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Learning to Live on 70% of Your Income

One of the most important financial lessons a person can learn is to live within their means. The problem many people with excessive debt have is spending as much (or more) than they make – and then having to lean on credit cards and other sources of credit to make ends meet.

One of the most effective methods of saving money is learning how to live on less than you make. Here are tips to learning to live on 70% of your income, which means you can put 20% of your income in the savings vehicle of your choice:

1. Figure out what you’re currently spending money on by tracking every incoming and outgoing dollar for a full month. If you’re not already keeping a close eye on your spending, this will be an enlightening experience. If you find your income just isn’t enough, do something about it! If you’re spending too much on unnecessary items, do something about it!

2. Look at what you are spending your money on, for example – if you tend to spend a lot of money on coffee on the way to work, start making coffee at home. You’ll read this tip on every money saving blog and website you come across but the fact is, buying coffee out is something many people do without a second thought and the money absolutely adds up.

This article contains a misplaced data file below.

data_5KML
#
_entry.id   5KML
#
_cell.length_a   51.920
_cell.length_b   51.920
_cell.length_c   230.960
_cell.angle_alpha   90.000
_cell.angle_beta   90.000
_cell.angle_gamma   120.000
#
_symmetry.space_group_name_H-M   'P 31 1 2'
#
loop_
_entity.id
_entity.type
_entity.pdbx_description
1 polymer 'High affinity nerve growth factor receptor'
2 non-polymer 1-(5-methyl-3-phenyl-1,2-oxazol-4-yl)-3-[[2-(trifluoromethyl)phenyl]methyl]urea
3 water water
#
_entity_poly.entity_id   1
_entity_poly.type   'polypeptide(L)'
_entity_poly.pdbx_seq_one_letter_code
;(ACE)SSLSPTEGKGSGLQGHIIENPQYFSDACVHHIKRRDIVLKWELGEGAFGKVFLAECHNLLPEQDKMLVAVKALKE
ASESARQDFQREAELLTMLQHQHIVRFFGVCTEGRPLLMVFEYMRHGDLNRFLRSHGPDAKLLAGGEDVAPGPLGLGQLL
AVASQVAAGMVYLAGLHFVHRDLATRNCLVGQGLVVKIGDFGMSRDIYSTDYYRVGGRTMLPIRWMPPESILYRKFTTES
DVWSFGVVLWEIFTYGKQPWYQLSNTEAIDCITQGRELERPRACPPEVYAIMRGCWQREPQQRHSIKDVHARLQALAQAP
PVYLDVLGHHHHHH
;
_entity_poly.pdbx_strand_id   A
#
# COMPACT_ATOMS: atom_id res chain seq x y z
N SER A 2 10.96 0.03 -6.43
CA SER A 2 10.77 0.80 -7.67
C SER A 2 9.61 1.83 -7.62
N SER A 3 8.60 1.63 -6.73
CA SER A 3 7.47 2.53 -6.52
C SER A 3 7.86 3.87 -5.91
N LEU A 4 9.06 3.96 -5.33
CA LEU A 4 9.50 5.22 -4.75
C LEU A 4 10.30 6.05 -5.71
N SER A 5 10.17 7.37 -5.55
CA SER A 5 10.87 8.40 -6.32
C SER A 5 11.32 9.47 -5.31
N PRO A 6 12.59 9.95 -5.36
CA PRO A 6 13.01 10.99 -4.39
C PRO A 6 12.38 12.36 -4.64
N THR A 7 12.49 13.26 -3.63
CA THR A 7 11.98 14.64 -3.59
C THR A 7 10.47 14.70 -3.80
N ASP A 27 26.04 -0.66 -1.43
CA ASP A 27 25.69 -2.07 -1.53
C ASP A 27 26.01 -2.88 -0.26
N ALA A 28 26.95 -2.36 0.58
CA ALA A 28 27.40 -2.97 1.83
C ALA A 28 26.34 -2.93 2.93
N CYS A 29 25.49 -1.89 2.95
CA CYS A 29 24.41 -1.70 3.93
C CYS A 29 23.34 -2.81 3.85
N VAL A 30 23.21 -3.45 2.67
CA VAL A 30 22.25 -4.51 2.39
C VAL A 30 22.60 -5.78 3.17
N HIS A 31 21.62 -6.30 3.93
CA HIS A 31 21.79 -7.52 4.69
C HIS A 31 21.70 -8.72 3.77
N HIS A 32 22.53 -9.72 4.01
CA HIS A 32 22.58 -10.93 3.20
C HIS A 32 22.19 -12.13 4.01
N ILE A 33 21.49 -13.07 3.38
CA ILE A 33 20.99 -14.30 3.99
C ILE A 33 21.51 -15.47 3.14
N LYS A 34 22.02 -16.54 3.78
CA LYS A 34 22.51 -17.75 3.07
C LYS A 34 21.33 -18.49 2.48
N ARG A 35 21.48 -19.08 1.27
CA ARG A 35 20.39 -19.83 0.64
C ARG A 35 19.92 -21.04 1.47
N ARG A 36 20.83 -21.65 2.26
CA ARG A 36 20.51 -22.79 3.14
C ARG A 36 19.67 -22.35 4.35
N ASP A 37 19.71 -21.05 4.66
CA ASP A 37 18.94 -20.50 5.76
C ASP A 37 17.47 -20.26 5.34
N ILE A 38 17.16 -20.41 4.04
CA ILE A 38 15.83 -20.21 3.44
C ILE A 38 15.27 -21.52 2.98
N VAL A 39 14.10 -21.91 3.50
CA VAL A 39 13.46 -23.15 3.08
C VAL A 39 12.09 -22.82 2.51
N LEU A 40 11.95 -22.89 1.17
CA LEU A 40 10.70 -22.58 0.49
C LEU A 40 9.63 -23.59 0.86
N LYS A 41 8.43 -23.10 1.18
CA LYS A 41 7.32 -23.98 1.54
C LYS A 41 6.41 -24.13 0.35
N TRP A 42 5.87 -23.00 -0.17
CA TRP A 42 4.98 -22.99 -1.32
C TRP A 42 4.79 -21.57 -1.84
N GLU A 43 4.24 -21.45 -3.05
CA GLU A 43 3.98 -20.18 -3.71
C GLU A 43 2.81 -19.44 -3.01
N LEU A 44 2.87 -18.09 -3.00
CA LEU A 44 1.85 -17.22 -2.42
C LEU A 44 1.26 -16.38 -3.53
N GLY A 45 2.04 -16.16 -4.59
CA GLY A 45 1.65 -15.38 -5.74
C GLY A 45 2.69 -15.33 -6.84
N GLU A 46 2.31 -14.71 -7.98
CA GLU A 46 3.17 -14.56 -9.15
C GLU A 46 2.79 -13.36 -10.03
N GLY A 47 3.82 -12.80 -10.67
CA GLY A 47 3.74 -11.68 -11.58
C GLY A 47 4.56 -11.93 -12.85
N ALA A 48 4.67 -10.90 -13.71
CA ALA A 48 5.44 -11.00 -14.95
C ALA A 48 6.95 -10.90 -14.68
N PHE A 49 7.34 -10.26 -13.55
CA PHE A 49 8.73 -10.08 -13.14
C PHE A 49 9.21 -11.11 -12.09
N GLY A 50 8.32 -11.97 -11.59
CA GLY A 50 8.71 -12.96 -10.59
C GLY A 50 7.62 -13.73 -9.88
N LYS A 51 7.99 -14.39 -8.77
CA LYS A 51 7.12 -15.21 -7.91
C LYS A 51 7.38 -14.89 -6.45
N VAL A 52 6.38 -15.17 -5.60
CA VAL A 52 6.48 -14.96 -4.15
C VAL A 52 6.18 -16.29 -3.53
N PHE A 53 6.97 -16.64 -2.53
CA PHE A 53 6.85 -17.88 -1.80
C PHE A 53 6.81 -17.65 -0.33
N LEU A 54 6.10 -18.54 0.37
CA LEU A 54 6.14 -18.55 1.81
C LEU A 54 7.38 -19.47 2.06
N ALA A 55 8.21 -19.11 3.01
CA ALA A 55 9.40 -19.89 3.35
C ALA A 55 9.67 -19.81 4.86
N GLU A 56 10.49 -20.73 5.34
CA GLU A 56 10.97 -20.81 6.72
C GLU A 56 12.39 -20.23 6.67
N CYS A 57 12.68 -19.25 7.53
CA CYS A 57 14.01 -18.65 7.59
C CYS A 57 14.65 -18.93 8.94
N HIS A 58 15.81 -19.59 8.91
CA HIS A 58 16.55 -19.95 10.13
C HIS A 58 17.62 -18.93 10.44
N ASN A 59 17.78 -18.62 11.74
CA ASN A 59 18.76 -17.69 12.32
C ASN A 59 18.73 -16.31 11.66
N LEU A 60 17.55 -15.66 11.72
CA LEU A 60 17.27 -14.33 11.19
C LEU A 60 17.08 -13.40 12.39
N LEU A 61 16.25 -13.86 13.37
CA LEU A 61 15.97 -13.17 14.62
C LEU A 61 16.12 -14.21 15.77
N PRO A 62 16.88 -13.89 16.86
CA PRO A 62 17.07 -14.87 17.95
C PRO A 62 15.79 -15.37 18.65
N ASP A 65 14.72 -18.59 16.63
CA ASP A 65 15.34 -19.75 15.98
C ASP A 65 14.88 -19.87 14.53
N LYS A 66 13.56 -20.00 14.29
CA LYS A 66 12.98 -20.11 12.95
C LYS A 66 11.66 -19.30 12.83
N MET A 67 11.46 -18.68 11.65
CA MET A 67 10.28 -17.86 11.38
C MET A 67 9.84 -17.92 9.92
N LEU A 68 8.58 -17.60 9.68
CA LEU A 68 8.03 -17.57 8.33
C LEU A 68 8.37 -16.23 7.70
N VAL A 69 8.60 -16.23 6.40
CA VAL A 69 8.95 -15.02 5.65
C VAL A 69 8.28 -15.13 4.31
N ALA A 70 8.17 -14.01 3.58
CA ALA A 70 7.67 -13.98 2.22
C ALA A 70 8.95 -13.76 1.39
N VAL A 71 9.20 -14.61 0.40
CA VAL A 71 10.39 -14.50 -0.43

3. Learn how to make your favorite meals at home and avoid eating in restaurants or getting take-out. Doesn’t mean you can never have a treat, but for families who eat out frequently, you can use far less of your food budget by making food at home rather than going out.

4. Buy items in bulk whenever the prices are discounted for doing so and the items will not expire or be wasted. Good candidates for buying in bulk include paper towels, toilet paper, canned goods and juice.

In order to increase the amount of money you have available to save, you need to decrease the amount of income you’re using. Working toward the goal of living on 70% of your income (or less!) will help you grow a healthy savings account.

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Your article was featured in the 52 Week Experiment’s Weekend Edition: Definitely a challenge you put forth for people. An interesting follow-up article may be a review on the multitude of internet sites that allow you to easily check and account for where your money goes. One such site would be My bank (Wells Fargo) also categorizes my spending. Again, thank you for your submission.

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